In this study, data collection was done by self-reporting, which may have an effect on the reporting of data by older people. Also, the use of a questionnaire and the inability to fully generalize the results to other societies and cultures are among the limitations of this study. Longitudinal studies in other regions with different cultures are highly recommended. As the study was conducted in Iran, it is recommended that similar studies be conducted in other countries so that a better understanding of the relationship between health literacy and quality of life can be obtained by comparing the results. However, despite the significant relationship between health literacy and quality of life in this study, there is a possibility that this relationship is influenced by a variety of factors, so future studies should explore the factors affecting the relationship between health literacy and quality of life.

Data Availability

Whilst identifying/confidential patient data should not be published within the manuscript, the datasets used and/or analyzed during the current study are available from the corresponding author on reasonable request.



Content Validity Index


Content Validity Ratio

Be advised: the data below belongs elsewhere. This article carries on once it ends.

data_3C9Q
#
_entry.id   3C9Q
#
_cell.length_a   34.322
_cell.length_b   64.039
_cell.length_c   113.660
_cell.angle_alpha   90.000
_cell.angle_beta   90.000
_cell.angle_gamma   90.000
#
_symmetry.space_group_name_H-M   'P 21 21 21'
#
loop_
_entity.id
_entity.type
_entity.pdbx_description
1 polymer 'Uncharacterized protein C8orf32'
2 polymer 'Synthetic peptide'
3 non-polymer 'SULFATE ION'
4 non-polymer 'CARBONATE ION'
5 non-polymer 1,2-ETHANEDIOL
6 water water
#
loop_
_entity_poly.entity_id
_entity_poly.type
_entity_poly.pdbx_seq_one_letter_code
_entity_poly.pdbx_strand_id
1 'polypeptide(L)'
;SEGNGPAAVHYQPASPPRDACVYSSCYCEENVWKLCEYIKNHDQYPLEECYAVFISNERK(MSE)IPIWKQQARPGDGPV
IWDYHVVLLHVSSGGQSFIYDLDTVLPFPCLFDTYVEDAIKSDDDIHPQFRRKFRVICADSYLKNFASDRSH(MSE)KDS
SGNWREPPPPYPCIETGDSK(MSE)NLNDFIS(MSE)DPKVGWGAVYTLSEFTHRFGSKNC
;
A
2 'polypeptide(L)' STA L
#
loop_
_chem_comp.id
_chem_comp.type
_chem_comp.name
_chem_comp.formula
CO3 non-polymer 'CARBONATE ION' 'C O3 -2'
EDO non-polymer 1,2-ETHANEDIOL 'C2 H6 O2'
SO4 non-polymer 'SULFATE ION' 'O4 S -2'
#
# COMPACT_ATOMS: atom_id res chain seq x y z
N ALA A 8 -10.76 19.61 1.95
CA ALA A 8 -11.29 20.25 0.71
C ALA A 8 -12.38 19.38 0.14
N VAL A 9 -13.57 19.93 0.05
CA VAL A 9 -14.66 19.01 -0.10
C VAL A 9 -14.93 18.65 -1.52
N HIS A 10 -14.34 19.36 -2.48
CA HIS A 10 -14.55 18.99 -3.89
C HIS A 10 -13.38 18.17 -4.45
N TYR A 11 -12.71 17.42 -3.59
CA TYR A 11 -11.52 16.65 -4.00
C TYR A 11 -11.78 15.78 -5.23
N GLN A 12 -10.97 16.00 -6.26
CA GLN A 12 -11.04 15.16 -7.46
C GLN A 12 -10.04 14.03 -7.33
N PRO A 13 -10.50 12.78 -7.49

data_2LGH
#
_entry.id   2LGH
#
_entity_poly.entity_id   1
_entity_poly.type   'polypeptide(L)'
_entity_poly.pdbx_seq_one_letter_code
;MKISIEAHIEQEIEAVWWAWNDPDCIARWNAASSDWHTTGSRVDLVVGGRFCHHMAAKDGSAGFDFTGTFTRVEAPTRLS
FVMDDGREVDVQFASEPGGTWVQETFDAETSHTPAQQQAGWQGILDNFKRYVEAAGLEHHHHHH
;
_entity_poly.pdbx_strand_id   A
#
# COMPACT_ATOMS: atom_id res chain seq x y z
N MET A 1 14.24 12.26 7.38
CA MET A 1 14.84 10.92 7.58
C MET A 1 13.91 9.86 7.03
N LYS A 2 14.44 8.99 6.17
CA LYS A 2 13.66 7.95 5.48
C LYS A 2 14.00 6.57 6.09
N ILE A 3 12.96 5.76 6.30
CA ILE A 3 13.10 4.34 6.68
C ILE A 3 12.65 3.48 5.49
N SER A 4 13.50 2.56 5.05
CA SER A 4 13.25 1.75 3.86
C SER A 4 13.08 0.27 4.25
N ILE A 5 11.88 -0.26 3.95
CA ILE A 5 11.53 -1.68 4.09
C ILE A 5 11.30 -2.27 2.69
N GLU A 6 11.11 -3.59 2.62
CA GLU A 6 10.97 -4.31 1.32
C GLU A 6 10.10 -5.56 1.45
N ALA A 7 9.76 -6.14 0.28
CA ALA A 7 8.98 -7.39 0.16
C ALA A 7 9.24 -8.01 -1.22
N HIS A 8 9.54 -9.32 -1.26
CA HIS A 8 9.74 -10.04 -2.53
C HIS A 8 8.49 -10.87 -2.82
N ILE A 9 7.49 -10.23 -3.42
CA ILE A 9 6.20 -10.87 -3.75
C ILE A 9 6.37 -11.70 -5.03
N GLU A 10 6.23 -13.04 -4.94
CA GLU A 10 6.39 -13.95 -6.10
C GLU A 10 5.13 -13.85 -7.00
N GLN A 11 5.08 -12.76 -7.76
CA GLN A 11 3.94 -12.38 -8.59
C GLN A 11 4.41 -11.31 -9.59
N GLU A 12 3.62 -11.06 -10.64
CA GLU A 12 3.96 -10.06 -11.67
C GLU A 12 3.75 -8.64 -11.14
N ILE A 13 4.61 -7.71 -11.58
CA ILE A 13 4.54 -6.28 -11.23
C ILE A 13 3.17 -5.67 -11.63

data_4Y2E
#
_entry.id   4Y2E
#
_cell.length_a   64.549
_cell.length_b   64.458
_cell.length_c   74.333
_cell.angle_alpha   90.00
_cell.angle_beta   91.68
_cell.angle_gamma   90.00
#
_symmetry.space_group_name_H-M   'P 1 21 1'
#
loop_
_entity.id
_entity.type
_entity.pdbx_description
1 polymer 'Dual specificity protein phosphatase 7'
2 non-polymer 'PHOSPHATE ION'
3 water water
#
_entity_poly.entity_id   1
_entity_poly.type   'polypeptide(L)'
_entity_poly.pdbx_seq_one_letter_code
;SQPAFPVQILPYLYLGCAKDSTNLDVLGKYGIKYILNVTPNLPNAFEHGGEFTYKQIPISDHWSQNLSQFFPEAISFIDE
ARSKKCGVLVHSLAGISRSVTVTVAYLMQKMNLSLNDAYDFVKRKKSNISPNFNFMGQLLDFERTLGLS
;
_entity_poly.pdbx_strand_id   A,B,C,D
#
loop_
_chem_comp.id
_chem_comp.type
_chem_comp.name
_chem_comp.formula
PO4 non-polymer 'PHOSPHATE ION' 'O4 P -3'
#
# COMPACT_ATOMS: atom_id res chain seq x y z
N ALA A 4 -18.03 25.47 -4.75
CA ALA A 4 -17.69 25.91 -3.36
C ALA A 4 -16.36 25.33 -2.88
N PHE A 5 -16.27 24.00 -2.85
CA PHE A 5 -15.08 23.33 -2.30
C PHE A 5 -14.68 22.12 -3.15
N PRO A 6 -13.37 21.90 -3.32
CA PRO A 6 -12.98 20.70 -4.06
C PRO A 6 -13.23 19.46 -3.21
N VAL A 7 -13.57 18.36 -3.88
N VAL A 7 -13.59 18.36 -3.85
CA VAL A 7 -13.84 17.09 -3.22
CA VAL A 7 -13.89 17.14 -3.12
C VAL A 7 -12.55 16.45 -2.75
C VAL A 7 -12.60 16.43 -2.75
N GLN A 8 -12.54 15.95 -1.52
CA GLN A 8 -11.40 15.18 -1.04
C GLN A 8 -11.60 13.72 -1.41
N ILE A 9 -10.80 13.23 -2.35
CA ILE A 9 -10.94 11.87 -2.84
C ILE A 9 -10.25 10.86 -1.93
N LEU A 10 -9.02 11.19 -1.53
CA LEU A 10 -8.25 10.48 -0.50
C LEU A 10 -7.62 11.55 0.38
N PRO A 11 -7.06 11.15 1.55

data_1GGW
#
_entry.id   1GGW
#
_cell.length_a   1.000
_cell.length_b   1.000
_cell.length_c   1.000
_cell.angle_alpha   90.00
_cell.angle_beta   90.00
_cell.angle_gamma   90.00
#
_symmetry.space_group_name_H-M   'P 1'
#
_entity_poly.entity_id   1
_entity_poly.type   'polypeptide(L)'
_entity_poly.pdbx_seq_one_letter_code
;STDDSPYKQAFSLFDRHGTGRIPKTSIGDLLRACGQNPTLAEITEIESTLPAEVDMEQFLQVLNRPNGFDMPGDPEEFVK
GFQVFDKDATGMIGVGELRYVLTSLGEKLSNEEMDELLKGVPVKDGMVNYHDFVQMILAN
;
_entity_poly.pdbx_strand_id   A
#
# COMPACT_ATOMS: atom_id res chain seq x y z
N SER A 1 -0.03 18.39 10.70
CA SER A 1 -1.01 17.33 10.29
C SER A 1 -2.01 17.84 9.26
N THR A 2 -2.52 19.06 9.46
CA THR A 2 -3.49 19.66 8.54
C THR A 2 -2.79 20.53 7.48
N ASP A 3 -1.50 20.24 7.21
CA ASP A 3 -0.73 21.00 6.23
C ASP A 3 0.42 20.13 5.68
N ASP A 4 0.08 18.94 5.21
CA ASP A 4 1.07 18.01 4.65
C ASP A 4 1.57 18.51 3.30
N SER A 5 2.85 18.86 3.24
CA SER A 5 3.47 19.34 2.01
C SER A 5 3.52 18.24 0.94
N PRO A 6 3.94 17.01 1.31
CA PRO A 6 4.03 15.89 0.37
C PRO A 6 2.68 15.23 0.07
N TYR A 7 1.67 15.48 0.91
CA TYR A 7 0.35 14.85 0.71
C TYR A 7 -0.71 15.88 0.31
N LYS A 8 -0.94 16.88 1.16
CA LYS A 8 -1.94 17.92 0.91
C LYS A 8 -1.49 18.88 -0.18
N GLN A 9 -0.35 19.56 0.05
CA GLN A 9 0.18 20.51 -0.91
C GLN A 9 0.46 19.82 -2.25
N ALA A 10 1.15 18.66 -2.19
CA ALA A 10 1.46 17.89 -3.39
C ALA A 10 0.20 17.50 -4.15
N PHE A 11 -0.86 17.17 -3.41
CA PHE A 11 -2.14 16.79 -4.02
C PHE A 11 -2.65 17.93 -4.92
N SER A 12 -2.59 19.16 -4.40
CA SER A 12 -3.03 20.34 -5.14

Health Literacy for Iranian Adult


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This study is approved by Shiraz University of Medical Sciences with the ID of 98-01-68-19897. The researchers would like gracefully to thank all the hospital managers and older people who participated in the study.


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ARY designed the study and prepared the initial draft. ERD, SA, and PN contributed to data collection and data analysis. GM have supervised the whole study and finalized the article. All authors have read and approved the manuscript.

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Correspondence to Ali Reza Yusefi.

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This study is approved by the ethical committee of Shiraz University of Medical Sciences with the number of IR.SUMS.REC.1398.633. Informed consent was obtained from all participants and/or their legal guardian(s). All the methods were performed in accordance with the relevant guidelines and regulations.

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Mehralian, G., Yusefi, A.R., Davarani, E.R. et al. Examining the relationship between health literacy and quality of life: evidence from older people admitted to the hospital. BMC Geriatr 23, 147 (2023).